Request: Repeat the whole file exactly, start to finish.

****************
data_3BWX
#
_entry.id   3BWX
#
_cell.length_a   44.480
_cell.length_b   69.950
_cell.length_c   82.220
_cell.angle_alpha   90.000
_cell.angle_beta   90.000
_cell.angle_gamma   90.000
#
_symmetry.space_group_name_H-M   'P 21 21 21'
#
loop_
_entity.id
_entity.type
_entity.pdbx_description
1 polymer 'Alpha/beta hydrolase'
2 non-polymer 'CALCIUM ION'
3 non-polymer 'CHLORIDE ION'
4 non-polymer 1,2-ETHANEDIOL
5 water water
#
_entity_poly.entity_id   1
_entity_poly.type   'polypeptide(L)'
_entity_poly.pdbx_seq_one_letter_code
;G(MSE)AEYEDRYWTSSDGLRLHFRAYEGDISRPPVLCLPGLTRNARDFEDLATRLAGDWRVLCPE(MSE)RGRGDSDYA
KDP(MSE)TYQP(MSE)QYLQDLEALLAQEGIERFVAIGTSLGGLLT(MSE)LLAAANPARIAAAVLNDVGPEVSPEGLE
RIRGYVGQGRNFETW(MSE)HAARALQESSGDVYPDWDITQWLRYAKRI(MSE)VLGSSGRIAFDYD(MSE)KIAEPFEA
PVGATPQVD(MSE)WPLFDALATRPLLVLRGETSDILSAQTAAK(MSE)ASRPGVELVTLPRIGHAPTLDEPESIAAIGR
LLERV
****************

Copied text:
data_3BWX
#
_entry.id   3BWX
#
_cell.length_a   44.480
_cell.length_b   69.950
_cell.length_c   82.220
_cell.angle_alpha   90.000
_cell.angle_beta   90.000
_cell.angle_gamma   90.000
#
_symmetry.space_group_name_H-M   'P 21 21 21'
#
loop_
_entity.id
_entity.type
_entity.pdbx_description
1 polymer 'Alpha/beta hydrolase'
2 non-polymer 'CALCIUM ION'
3 non-polymer 'CHLORIDE ION'
4 non-polymer 1,2-ETHANEDIOL
5 water water
#
_entity_poly.entity_id   1
_entity_poly.type   'polypeptide(L)'
_entity_poly.pdbx_seq_one_letter_code
;G(MSE)AEYEDRYWTSSDGLRLHFRAYEGDISRPPVLCLPGLTRNARDFEDLATRLAGDWRVLCPE(MSE)RGRGDSDYA
KDP(MSE)TYQP(MSE)QYLQDLEALLAQEGIERFVAIGTSLGGLLT(MSE)LLAAANPARIAAAVLNDVGPEVSPEGLE
RIRGYVGQGRNFETW(MSE)HAARALQESSGDVYPDWDITQWLRYAKRI(MSE)VLGSSGRIAFDYD(MSE)KIAEPFEA
PVGATPQVD(MSE)WPLFDALATRPLLVLRGETSDILSAQTAAK(MSE)ASRPGVELVTLPRIGHAPTLDEPESIAAIGR
LLERV